The large home in this c. 1910 photo was built by Freeman Willis “Will” Beal and his wife Elizabeth Maria “Lizzie” (Alley) Beal in the mid 1880s. They were married on December 1, 1884. “Will” was the fifth child of Barnabas Coffin “Tall Barney” Beal and Phebe Ann (Stanwood) Beal.
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The Granville Chase Store was the company store of the Chase sawmill enterprises in Baring, Maine. As with many general stores of its time, it doubled as the local post office.
This c. 1920 photo shows buildings that were destroyed or damaged in the May 1938 town fire. At the far left is the Preble store, later owned by Maurice Caler; Leslie Bridgeham’s barbershop and the Addison Grain Store occupied it. C.H. Small, a general store, also sold stoves.
Today there is no evidence remaining of the Winterport ferry which served the community in the years before the advent of autos and the construction of the bridge over the Penobscot at Prospect. The earliest ferry was a dugout propelled by paddles.
Charles C. Moody (1865 – 1948) had a dry goods store located on the west side of Main Street in the lower end of town. He carried a wide variety of goods, for in the days before automobiles, people shopped locally.
Established in 1903, this 25-acre camp was located on Unity Pond’s eastern shore. Purported to develop “worthy character” in the boys, as well as making them “sound and vigorous of body and mind”,
The Nickerson and Damn store and post office, now known as Swan Lake Grocery, is located at the foot of Swan Lake. The brick used to build it was made at the Nickerson Brickyard located just south of the store, one of a number of brickyards in Swanville in the 1800s.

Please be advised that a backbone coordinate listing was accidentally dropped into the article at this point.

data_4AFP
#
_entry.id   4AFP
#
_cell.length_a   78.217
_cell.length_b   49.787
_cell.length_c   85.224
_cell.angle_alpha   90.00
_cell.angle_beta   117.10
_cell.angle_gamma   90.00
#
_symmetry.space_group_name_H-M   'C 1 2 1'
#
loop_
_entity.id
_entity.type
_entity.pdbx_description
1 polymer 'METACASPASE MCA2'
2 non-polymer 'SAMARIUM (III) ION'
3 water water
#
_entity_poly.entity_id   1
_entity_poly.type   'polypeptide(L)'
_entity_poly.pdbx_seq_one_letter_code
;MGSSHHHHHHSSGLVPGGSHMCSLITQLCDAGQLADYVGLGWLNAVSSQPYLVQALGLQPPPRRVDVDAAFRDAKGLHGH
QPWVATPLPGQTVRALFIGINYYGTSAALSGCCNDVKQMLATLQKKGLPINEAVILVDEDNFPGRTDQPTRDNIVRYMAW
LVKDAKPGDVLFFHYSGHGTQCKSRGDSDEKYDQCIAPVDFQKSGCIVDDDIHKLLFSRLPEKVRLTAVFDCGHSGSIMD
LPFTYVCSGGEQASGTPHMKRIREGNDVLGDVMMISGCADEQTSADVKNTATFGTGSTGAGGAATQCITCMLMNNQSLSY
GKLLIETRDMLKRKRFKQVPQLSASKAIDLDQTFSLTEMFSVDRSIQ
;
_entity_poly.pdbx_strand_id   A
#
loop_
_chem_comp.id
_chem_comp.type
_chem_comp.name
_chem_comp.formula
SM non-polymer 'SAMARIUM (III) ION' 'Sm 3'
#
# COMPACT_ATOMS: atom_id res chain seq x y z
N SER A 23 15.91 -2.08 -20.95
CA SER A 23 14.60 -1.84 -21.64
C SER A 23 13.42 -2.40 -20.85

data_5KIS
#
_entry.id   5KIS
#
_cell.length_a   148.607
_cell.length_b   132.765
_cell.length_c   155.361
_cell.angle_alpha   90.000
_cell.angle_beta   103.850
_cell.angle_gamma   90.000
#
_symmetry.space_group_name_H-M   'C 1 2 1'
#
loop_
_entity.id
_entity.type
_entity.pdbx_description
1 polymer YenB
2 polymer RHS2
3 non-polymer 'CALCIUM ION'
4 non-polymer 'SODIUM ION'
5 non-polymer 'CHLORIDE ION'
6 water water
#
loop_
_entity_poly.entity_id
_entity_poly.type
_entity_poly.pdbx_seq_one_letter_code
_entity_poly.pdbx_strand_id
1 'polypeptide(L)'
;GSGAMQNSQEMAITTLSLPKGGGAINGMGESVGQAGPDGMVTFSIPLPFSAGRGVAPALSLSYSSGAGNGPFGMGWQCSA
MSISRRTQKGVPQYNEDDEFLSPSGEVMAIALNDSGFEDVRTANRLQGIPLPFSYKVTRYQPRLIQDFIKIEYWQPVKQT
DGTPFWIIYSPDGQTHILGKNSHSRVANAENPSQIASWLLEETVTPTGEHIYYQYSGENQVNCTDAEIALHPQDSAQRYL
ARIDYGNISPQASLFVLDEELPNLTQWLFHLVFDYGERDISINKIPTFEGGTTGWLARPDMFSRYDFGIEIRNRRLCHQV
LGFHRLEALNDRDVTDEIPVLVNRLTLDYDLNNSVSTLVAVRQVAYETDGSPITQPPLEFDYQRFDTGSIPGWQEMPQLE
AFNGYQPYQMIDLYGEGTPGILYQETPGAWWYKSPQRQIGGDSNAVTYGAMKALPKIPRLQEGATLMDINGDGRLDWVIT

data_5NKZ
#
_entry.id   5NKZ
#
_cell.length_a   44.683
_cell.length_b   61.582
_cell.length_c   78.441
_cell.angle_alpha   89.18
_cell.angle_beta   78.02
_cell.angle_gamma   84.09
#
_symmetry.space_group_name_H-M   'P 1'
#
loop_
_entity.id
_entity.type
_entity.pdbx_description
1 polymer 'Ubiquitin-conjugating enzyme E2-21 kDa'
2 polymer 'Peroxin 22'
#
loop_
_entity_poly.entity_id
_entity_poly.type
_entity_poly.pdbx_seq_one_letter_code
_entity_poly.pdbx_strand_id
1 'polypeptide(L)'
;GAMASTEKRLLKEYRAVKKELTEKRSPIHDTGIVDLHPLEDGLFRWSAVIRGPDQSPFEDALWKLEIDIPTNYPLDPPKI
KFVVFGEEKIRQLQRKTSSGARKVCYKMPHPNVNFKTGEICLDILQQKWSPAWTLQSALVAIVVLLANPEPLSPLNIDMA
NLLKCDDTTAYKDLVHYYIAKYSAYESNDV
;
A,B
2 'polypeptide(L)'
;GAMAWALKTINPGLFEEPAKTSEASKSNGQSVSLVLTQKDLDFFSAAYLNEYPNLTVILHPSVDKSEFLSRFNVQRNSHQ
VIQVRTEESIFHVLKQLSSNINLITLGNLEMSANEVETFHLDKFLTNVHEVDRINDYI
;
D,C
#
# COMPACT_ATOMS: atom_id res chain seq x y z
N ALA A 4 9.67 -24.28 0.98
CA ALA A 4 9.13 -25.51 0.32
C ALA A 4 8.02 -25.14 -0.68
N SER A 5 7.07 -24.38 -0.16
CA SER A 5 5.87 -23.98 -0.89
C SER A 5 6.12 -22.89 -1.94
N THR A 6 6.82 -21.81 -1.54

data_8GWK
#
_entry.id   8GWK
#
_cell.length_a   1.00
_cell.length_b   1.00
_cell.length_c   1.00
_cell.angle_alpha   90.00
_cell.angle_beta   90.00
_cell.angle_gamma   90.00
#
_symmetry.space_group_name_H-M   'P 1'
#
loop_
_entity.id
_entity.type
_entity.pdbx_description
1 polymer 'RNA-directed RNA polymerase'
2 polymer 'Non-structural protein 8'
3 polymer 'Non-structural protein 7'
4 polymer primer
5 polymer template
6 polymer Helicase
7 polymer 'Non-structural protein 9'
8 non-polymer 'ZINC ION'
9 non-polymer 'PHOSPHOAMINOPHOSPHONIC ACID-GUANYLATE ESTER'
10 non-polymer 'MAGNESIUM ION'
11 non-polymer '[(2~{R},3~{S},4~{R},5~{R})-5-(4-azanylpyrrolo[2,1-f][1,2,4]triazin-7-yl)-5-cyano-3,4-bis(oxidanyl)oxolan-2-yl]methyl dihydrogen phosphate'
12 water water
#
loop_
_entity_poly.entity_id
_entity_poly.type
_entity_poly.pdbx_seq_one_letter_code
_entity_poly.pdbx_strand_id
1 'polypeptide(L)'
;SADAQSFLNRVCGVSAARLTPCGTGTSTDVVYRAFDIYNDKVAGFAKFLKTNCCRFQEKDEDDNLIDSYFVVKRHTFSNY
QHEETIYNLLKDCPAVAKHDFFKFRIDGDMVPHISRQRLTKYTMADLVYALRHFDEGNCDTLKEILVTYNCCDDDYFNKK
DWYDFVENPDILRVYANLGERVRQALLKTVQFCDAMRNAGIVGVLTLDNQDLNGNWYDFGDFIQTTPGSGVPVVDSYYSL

Since the Penobscot River often froze in winter and prevented ships from getting to and from Bangor to pick up and deliver products, the railroads sought a port that could be accessed in the winter.
Downtown Stockton Springs looking to the east, showing all the buildings before any tearing down was done. Mate LaFurley’s store was in what was called the Denslow Block, with a dance hall upstairs that was also used for meetings, etc.
Originally built in 1831, the Searsport House was one of the best hotels to be found outside the larger cities, according to the Industrial Journal, December, 1909. The original building was occupied as a private dwelling until 1835, when it was converted into a hotel.
For just over 100 years this impressive building has stood on the corner of Mortland Road and Union Street in Searsport. At a special Town Meeting held on October 8, 1908, the heirs of Captain George A. Carver proposed a gift to the town, a new public library, fulfilling a long held wish of Capt.(…)
This image shows the colonial mansion of Sidney M. Webber, which was formerly owned by Captain Phineas Pendleton, after it was severely damaged during the Searsport “Sunday Cyclone,” May 22, 1921. The force of the storm moved the home eight feet on its foundation, and the interior was ruined by the shifting of the walls.
In 1888, the original building at this site burned and a new three story building was erected named “Dirigo Hall.” The first building served as a general store owned by various merchants.
Prospect, Maine: Prospect’s Ferry Store and Post Office stood on the wharf at the Prospect Ferry Landing at the river’s edge of the Ferry Road near Fort Knox. Albert Harriman operated the country style store which offered grain, groceries, yard goods, penny candy, and cracker and pork barrels.
This interior view of the Auditorium at Northport Wesleyan Grove Campmeeting was greeted with “oohs” and “ahs” when first shown by Kevin Johnson to a 21st century gathering of Baysiders! Built in 1893 to replace the outdoor stand and seating, the Auditorium, which measured 64 feet square, became a focus for life on the campground.
Built in 1869 by Isaac Cunningham, a farmer from Union, Pioneer Cottage was reported by The Republican Journal (1879) to be the first private dwelling erected at Northport Wesleyan Grove Campmeeting which was founded in 1849.